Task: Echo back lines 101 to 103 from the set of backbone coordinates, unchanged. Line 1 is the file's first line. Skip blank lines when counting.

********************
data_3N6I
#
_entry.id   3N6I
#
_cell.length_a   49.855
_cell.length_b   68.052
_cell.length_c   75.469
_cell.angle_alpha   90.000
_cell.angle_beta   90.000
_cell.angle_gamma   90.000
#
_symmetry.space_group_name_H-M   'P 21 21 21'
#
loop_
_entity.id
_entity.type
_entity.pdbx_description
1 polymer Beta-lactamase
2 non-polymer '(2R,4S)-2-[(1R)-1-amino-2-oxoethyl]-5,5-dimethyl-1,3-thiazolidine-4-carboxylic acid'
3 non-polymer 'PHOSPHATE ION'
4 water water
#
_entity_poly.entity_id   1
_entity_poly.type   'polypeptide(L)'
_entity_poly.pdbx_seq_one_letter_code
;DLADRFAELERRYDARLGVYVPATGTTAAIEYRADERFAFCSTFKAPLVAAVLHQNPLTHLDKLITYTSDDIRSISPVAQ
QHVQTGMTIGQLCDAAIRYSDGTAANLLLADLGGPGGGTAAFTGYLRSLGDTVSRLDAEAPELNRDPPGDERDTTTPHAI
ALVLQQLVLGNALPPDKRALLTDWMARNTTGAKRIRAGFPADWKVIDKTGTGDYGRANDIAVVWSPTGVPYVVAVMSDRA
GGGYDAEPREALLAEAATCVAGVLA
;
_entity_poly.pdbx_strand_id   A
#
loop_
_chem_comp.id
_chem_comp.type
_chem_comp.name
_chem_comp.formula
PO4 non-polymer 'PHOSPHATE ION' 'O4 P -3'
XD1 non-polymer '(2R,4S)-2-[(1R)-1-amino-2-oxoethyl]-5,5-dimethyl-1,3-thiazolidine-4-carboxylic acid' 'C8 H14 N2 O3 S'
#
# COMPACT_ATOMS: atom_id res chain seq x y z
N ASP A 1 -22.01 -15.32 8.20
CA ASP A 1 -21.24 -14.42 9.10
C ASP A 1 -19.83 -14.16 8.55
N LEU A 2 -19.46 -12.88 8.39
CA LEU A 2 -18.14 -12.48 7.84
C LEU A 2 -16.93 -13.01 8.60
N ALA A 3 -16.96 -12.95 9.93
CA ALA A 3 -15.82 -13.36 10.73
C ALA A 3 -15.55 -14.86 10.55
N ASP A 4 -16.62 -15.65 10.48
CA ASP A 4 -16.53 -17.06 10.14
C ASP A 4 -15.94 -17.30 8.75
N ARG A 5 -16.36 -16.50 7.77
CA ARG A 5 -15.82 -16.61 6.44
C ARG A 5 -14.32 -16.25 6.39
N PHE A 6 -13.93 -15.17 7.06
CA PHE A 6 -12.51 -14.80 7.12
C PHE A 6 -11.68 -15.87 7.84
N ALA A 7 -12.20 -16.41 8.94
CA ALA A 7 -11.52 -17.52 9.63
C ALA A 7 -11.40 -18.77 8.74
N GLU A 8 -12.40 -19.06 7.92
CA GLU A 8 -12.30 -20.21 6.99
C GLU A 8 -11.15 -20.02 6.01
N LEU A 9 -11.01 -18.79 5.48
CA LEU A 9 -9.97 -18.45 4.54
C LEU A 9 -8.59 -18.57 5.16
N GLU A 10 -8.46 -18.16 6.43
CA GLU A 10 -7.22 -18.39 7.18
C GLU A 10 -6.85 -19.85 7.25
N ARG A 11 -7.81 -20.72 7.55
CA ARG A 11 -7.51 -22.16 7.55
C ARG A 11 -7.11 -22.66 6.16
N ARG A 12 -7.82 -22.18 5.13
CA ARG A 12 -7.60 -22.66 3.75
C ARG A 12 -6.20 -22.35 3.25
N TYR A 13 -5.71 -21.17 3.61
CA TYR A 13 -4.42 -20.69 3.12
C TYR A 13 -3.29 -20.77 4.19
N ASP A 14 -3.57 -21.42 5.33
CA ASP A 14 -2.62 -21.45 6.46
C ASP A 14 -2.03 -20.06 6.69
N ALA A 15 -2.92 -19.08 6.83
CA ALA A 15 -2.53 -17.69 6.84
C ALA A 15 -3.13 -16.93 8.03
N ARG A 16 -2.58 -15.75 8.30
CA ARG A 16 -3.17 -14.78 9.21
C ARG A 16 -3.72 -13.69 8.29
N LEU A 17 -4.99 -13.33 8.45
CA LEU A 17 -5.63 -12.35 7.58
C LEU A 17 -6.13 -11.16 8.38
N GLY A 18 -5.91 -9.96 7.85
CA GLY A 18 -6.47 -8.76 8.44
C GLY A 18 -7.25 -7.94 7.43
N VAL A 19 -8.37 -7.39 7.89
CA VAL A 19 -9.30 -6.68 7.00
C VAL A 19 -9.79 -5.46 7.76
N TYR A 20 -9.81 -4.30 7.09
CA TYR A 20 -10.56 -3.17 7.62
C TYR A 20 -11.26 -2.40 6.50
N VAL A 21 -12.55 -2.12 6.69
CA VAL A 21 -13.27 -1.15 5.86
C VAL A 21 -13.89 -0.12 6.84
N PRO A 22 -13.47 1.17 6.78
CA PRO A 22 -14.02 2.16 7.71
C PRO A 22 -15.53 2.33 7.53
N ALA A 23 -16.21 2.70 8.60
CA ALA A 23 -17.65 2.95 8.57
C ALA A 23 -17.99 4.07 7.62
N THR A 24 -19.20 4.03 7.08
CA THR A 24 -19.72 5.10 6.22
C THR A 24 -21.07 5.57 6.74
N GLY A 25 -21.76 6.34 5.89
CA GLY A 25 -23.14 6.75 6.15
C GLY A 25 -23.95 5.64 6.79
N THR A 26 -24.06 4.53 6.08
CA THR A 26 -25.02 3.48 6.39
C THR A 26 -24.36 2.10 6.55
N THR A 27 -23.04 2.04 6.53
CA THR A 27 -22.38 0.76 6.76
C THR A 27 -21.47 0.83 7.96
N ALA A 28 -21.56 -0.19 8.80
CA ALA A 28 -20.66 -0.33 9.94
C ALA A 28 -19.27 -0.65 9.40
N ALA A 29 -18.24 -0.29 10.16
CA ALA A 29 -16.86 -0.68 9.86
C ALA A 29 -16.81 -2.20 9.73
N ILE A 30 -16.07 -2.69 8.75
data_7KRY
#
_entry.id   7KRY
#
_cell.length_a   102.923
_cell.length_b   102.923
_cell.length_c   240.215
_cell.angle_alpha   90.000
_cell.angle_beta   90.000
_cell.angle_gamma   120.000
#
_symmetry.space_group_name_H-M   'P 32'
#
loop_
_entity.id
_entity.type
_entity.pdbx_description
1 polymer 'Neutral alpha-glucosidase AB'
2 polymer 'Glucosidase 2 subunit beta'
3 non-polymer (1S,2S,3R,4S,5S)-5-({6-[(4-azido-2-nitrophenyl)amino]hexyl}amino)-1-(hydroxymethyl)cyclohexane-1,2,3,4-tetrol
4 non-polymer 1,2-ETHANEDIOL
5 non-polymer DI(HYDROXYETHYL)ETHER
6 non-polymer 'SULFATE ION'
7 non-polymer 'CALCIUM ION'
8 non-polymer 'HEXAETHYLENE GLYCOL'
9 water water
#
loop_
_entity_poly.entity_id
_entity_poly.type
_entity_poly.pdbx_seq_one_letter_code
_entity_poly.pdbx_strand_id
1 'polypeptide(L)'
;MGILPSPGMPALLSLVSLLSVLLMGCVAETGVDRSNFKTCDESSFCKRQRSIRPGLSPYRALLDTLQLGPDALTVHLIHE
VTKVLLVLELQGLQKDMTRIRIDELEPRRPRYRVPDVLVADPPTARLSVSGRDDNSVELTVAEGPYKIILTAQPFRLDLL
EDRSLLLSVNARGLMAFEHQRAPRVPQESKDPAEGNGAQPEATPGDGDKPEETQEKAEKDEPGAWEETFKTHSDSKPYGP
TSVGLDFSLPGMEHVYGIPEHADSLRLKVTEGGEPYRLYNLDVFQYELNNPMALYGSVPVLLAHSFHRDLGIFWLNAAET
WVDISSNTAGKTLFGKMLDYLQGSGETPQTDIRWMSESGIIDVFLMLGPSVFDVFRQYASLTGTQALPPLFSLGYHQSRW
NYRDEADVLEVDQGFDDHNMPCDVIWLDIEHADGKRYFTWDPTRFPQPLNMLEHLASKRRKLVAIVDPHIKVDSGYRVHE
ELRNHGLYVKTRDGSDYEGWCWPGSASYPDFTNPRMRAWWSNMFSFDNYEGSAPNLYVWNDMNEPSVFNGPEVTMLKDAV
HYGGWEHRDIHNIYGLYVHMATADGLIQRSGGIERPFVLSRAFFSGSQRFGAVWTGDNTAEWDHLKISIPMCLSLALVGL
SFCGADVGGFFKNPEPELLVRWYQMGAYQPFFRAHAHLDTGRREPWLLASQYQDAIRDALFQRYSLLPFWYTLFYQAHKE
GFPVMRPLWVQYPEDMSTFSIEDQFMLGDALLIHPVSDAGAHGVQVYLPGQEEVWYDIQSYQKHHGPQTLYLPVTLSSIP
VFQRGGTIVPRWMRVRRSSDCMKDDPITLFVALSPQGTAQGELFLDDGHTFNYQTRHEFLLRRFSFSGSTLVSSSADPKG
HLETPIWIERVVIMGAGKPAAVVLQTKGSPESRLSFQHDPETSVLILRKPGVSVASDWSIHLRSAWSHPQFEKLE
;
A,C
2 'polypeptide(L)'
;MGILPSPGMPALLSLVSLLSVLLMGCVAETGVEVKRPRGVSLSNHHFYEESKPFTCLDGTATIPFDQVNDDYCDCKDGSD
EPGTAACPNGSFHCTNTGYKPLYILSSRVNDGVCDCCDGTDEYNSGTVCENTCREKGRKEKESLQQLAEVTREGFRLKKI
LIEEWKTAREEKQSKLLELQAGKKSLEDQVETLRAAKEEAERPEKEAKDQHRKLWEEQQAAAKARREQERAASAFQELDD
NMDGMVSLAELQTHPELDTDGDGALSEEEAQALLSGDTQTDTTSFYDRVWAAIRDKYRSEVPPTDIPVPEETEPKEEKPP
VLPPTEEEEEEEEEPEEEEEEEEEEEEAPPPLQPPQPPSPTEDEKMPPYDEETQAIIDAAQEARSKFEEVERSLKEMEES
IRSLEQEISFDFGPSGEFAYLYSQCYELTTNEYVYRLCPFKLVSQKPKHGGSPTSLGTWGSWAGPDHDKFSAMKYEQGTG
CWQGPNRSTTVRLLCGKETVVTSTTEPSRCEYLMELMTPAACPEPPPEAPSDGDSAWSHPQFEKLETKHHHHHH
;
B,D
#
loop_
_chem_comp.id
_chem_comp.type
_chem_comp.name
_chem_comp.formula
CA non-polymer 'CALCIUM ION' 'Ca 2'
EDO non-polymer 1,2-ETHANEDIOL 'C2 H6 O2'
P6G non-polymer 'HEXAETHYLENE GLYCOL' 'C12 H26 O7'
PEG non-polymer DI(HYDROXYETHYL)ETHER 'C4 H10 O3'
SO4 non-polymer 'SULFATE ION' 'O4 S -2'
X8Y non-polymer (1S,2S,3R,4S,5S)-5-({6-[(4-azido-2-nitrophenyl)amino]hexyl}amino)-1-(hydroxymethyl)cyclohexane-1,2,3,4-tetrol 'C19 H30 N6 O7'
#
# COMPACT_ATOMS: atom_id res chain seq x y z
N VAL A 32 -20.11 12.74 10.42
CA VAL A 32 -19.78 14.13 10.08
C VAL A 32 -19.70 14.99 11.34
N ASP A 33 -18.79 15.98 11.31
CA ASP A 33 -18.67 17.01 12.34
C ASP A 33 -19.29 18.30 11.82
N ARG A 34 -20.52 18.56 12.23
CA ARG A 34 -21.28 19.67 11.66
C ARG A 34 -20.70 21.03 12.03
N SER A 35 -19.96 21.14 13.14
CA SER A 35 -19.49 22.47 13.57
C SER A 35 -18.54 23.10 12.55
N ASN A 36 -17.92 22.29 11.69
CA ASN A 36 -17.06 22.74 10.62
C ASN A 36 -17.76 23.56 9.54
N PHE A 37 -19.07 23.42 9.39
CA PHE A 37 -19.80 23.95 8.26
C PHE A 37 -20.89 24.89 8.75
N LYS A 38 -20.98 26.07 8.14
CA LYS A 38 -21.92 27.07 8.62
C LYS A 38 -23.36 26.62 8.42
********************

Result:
C TYR A 20 -11.26 -2.40 6.50
N VAL A 21 -12.55 -2.12 6.69
CA VAL A 21 -13.27 -1.15 5.86